Two Young Planetary Systems around Field Stars with Ages between 20 and 320 Myr from TESS

George Zhou*, Samuel N. Quinn, Jonathan Irwin, Chelsea X. Huang, Karen A. Collins, Luke G. Bouma, Lamisha Khan, Anaka Landrigan, Andrew M. Vanderburg, Joseph E. Rodriguez, David W. Latham, Guillermo Torres, Stephanie T. Douglas, Allyson Bieryla, Gilbert A. Esquerdo, Perry Berlind, Michael L. Calkins, Lars A. Buchhave, David Charbonneau, Kevin I. CollinsJohn F. Kielkopf, Eric L. N. Jensen, Thiam-Guan Tan, Rhodes Hart, Brad Carter, Christopher Stockdale, Carl Ziegler, Nicholas Law, Andrew W. Mann, Steve B. Howell, Rachel A. Matson, Nicholas J. Scott, Elise Furlan, Russel J. White, Coel Hellier, David R. Anderson, Richard G. West, George Ricker, Roland Vanderspek, Sara Seager, Jon M. Jenkins, Joshua N. Winn, Ismael Mireles, Pamela Rowden, Daniel A. Yahalomi, Bill Wohler, Clara. E. Brasseur, Tansu Daylan, Knicole D. Colón

*Corresponding author for this work

Research output: Contribution to journalJournal articleResearchpeer-review


Planets around young stars trace the early evolution of planetary systems. We report the discovery and validation of two planetary systems with ages 300 Myr from observations by the Transiting Exoplanet Survey Satellite (TESS). The Myr old G star TOI-251 hosts a mini-Neptune with a day period. The Myr old K star TOI-942 hosts a system of inflated Neptune-sized planets, with TOI-942b orbiting in a period of days with a radius of and TOI-942c orbiting in a period of days with a radius of . Though we cannot place either host star into a known stellar association or cluster, we can estimate their ages via their photometric and spectroscopic properties. Both stars exhibit significant photometric variability due to spot modulation, with measured rotation periods of ~3.5 days. These stars also exhibit significant chromospheric activity, with age estimates from the chromospheric calcium emission lines and X-ray fluxes matching that estimated from gyrochronology. Both stars also exhibit significant lithium absorption, similar in equivalent width to well-characterized young cluster members. TESS has the potential to deliver a population of young planet-bearing field stars, contributing significantly to tracing the properties of planets as a function of their age.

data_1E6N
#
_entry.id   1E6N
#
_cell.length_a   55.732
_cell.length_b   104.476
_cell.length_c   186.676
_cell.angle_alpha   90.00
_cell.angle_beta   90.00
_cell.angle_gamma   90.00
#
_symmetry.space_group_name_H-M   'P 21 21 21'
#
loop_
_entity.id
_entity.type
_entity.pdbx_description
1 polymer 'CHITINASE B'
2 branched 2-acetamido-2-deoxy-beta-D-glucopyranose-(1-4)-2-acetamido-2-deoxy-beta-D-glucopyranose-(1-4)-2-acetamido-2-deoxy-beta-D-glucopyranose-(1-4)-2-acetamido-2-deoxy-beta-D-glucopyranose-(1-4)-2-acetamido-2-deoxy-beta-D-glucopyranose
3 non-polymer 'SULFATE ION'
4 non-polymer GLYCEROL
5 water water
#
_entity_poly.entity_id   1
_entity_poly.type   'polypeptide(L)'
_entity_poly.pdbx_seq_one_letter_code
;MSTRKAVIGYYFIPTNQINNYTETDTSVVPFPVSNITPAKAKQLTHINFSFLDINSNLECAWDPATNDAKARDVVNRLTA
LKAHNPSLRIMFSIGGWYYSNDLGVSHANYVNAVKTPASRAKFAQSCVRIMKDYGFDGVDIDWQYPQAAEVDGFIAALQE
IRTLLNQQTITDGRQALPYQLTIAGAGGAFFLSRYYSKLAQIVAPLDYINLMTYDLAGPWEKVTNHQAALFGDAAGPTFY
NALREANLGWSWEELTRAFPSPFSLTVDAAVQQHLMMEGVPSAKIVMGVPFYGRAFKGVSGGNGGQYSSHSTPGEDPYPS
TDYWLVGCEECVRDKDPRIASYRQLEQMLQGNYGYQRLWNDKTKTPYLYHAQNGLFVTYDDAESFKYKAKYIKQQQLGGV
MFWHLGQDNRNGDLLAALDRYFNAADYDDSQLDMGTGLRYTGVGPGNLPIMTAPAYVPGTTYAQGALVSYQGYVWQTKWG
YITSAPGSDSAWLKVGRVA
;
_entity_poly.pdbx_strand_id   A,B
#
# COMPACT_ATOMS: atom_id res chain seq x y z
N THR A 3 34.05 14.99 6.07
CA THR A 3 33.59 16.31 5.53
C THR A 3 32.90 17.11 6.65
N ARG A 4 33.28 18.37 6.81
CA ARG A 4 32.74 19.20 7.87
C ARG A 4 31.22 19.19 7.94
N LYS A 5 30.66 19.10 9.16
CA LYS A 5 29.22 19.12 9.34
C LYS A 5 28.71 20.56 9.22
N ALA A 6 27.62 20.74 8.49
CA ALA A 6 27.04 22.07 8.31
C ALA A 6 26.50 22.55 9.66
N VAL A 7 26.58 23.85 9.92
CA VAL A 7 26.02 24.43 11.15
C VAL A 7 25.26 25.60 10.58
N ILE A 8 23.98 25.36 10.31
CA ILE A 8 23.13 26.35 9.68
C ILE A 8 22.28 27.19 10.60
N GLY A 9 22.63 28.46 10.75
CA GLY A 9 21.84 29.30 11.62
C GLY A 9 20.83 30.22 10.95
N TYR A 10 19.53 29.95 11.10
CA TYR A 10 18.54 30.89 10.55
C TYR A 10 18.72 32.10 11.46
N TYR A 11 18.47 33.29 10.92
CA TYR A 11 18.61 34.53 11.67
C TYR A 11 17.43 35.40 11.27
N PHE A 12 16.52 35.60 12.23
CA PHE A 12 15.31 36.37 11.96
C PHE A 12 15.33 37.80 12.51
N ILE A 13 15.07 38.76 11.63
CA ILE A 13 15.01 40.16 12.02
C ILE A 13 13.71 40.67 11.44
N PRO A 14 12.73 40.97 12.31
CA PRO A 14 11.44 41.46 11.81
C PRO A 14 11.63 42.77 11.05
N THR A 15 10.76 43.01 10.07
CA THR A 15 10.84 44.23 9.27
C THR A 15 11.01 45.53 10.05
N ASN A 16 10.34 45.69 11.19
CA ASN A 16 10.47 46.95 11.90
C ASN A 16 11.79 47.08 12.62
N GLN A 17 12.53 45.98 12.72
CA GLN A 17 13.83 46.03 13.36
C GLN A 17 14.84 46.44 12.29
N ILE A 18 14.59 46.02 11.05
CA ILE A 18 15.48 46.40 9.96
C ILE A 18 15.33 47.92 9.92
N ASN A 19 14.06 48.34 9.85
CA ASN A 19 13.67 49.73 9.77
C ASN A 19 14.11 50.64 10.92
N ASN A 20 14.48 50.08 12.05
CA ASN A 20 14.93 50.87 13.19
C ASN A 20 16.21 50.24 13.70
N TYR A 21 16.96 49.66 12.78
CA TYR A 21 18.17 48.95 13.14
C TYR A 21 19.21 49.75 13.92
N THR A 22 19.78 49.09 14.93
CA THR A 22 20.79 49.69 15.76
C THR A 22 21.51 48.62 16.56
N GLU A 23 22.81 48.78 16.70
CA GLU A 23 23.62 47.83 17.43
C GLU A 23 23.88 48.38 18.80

Original languageEnglish
Article number2
JournalAstrophysical Journal
Issue number1
Number of pages21
Publication statusPublished - 2021

Fingerprint Dive into the research topics of 'Two Young Planetary Systems around Field Stars with Ages between 20 and 320 Myr from TESS'. Together they form a unique fingerprint.

Cite this